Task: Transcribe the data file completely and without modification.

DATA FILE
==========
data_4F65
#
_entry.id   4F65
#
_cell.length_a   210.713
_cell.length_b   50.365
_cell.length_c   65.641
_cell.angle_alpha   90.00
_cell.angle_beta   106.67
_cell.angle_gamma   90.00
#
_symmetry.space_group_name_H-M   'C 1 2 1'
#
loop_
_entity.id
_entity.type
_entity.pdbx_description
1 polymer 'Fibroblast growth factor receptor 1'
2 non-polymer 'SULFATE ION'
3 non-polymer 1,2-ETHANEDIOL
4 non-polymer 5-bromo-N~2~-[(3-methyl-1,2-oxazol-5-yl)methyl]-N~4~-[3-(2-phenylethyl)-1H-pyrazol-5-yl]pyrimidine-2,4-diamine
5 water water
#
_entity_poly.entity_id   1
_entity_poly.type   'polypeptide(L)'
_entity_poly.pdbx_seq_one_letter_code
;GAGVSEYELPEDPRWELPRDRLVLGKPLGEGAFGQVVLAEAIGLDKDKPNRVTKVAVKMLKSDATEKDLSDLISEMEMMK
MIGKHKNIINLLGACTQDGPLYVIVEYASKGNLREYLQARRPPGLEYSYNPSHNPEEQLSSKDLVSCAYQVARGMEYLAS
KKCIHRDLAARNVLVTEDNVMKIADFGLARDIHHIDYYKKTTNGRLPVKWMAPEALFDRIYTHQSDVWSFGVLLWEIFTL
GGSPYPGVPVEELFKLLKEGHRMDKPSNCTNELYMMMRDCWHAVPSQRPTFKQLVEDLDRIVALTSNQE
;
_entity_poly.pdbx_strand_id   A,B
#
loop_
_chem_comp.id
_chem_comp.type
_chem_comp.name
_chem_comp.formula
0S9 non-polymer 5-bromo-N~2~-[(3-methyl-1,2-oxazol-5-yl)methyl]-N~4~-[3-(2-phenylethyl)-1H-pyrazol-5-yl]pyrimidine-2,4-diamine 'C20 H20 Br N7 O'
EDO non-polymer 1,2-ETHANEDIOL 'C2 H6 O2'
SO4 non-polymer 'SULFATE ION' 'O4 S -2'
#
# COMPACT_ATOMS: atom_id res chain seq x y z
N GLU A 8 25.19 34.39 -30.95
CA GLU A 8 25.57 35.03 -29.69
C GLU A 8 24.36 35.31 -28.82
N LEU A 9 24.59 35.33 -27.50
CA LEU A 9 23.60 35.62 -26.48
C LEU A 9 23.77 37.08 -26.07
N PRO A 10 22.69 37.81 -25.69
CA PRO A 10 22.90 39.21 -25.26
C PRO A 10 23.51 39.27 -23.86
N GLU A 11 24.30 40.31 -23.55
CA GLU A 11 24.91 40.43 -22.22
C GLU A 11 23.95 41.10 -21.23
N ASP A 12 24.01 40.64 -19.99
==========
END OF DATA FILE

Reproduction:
data_4F65
#
_entry.id   4F65
#
_cell.length_a   210.713
_cell.length_b   50.365
_cell.length_c   65.641
_cell.angle_alpha   90.00
_cell.angle_beta   106.67
_cell.angle_gamma   90.00
#
_symmetry.space_group_name_H-M   'C 1 2 1'
#
loop_
_entity.id
_entity.type
_entity.pdbx_description
1 polymer 'Fibroblast growth factor receptor 1'
2 non-polymer 'SULFATE ION'
3 non-polymer 1,2-ETHANEDIOL
4 non-polymer 5-bromo-N~2~-[(3-methyl-1,2-oxazol-5-yl)methyl]-N~4~-[3-(2-phenylethyl)-1H-pyrazol-5-yl]pyrimidine-2,4-diamine
5 water water
#
_entity_poly.entity_id   1
_entity_poly.type   'polypeptide(L)'
_entity_poly.pdbx_seq_one_letter_code
;GAGVSEYELPEDPRWELPRDRLVLGKPLGEGAFGQVVLAEAIGLDKDKPNRVTKVAVKMLKSDATEKDLSDLISEMEMMK
MIGKHKNIINLLGACTQDGPLYVIVEYASKGNLREYLQARRPPGLEYSYNPSHNPEEQLSSKDLVSCAYQVARGMEYLAS
KKCIHRDLAARNVLVTEDNVMKIADFGLARDIHHIDYYKKTTNGRLPVKWMAPEALFDRIYTHQSDVWSFGVLLWEIFTL
GGSPYPGVPVEELFKLLKEGHRMDKPSNCTNELYMMMRDCWHAVPSQRPTFKQLVEDLDRIVALTSNQE
;
_entity_poly.pdbx_strand_id   A,B
#
loop_
_chem_comp.id
_chem_comp.type
_chem_comp.name
_chem_comp.formula
0S9 non-polymer 5-bromo-N~2~-[(3-methyl-1,2-oxazol-5-yl)methyl]-N~4~-[3-(2-phenylethyl)-1H-pyrazol-5-yl]pyrimidine-2,4-diamine 'C20 H20 Br N7 O'
EDO non-polymer 1,2-ETHANEDIOL 'C2 H6 O2'
SO4 non-polymer 'SULFATE ION' 'O4 S -2'
#
# COMPACT_ATOMS: atom_id res chain seq x y z
N GLU A 8 25.19 34.39 -30.95
CA GLU A 8 25.57 35.03 -29.69
C GLU A 8 24.36 35.31 -28.82
N LEU A 9 24.59 35.33 -27.50
CA LEU A 9 23.60 35.62 -26.48
C LEU A 9 23.77 37.08 -26.07
N PRO A 10 22.69 37.81 -25.69
CA PRO A 10 22.90 39.21 -25.26
C PRO A 10 23.51 39.27 -23.86
N GLU A 11 24.30 40.31 -23.55
CA GLU A 11 24.91 40.43 -22.22
C GLU A 11 23.95 41.10 -21.23
N ASP A 12 24.01 40.64 -19.99